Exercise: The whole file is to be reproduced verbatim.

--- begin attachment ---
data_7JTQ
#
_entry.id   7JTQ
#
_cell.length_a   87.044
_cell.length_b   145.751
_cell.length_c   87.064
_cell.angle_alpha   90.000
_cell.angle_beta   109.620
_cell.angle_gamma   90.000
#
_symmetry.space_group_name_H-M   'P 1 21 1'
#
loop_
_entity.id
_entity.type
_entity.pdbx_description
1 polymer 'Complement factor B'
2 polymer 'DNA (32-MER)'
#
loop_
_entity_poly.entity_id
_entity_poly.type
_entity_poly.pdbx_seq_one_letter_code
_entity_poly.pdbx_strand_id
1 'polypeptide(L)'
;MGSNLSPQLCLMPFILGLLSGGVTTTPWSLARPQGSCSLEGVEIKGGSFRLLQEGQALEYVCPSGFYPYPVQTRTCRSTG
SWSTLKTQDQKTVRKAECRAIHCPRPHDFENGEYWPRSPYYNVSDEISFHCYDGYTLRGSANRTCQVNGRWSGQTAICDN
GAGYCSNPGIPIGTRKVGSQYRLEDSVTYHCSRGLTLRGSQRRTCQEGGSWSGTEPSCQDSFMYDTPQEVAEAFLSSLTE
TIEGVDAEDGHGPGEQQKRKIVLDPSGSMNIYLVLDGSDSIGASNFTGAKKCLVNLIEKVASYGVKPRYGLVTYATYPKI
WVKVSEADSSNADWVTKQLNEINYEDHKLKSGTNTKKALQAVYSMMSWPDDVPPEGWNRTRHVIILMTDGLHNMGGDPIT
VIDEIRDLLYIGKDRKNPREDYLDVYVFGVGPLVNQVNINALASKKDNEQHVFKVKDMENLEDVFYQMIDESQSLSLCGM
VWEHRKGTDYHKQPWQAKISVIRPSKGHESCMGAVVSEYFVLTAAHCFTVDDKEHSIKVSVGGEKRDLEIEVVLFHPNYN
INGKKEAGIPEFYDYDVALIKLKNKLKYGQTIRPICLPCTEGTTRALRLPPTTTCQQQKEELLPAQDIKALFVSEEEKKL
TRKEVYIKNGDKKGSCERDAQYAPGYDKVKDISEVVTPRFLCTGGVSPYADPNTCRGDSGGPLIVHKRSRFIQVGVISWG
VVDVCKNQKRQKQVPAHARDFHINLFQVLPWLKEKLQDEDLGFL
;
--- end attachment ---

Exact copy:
data_7JTQ
#
_entry.id   7JTQ
#
_cell.length_a   87.044
_cell.length_b   145.751
_cell.length_c   87.064
_cell.angle_alpha   90.000
_cell.angle_beta   109.620
_cell.angle_gamma   90.000
#
_symmetry.space_group_name_H-M   'P 1 21 1'
#
loop_
_entity.id
_entity.type
_entity.pdbx_description
1 polymer 'Complement factor B'
2 polymer 'DNA (32-MER)'
#
loop_
_entity_poly.entity_id
_entity_poly.type
_entity_poly.pdbx_seq_one_letter_code
_entity_poly.pdbx_strand_id
1 'polypeptide(L)'
;MGSNLSPQLCLMPFILGLLSGGVTTTPWSLARPQGSCSLEGVEIKGGSFRLLQEGQALEYVCPSGFYPYPVQTRTCRSTG
SWSTLKTQDQKTVRKAECRAIHCPRPHDFENGEYWPRSPYYNVSDEISFHCYDGYTLRGSANRTCQVNGRWSGQTAICDN
GAGYCSNPGIPIGTRKVGSQYRLEDSVTYHCSRGLTLRGSQRRTCQEGGSWSGTEPSCQDSFMYDTPQEVAEAFLSSLTE
TIEGVDAEDGHGPGEQQKRKIVLDPSGSMNIYLVLDGSDSIGASNFTGAKKCLVNLIEKVASYGVKPRYGLVTYATYPKI
WVKVSEADSSNADWVTKQLNEINYEDHKLKSGTNTKKALQAVYSMMSWPDDVPPEGWNRTRHVIILMTDGLHNMGGDPIT
VIDEIRDLLYIGKDRKNPREDYLDVYVFGVGPLVNQVNINALASKKDNEQHVFKVKDMENLEDVFYQMIDESQSLSLCGM
VWEHRKGTDYHKQPWQAKISVIRPSKGHESCMGAVVSEYFVLTAAHCFTVDDKEHSIKVSVGGEKRDLEIEVVLFHPNYN
INGKKEAGIPEFYDYDVALIKLKNKLKYGQTIRPICLPCTEGTTRALRLPPTTTCQQQKEELLPAQDIKALFVSEEEKKL
TRKEVYIKNGDKKGSCERDAQYAPGYDKVKDISEVVTPRFLCTGGVSPYADPNTCRGDSGGPLIVHKRSRFIQVGVISWG
VVDVCKNQKRQKQVPAHARDFHINLFQVLPWLKEKLQDEDLGFL
;